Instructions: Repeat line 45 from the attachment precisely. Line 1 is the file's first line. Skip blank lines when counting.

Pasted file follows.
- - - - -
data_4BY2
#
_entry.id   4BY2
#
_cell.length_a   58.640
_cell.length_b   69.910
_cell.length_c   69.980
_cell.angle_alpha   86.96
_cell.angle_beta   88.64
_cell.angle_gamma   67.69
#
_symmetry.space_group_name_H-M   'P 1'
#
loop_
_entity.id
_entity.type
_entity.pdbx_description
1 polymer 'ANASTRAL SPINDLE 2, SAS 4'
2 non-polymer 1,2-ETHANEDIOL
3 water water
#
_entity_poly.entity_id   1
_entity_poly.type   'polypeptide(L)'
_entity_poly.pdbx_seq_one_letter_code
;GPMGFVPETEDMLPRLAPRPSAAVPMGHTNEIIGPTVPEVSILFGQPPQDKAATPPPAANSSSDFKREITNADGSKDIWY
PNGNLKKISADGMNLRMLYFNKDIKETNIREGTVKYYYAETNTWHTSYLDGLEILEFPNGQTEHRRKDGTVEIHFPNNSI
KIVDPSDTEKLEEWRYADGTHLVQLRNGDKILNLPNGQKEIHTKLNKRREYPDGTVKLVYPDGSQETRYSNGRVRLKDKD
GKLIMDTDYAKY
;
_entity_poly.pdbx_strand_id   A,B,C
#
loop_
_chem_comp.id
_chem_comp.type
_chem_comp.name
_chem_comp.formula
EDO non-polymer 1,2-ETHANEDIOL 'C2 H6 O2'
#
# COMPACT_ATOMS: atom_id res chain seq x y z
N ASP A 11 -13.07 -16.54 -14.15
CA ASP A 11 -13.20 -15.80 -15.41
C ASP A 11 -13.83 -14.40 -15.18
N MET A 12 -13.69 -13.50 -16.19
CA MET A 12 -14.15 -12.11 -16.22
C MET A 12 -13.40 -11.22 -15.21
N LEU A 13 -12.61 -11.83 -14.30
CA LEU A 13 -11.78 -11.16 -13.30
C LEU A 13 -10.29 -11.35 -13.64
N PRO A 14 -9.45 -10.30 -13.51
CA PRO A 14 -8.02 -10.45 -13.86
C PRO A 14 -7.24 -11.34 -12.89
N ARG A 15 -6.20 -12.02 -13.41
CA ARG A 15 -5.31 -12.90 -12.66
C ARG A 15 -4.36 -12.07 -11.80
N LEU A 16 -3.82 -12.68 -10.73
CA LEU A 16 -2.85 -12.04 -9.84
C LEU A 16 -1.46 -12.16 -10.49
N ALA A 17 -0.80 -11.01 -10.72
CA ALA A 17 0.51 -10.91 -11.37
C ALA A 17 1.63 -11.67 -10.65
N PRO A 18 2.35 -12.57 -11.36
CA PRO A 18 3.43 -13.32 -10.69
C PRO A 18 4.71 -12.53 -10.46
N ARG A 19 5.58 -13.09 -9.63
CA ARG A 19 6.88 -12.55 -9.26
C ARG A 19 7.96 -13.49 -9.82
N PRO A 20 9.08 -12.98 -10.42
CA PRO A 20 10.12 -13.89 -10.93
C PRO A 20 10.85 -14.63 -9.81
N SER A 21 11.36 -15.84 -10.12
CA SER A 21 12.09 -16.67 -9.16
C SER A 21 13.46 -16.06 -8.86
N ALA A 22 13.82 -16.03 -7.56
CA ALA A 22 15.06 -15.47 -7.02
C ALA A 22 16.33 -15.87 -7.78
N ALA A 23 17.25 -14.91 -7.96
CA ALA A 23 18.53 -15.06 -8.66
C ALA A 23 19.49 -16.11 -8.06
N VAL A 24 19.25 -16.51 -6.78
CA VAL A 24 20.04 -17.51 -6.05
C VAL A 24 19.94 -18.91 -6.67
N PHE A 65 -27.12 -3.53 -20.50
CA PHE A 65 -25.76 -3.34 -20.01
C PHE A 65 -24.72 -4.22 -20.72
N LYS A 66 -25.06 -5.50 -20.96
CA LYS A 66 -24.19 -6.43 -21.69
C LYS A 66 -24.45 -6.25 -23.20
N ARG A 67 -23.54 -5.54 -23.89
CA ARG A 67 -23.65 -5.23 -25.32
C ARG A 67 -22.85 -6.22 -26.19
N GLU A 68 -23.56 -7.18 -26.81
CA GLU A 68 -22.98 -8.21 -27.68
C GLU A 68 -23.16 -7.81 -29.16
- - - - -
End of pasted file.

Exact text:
C MET A 12 -13.40 -11.22 -15.21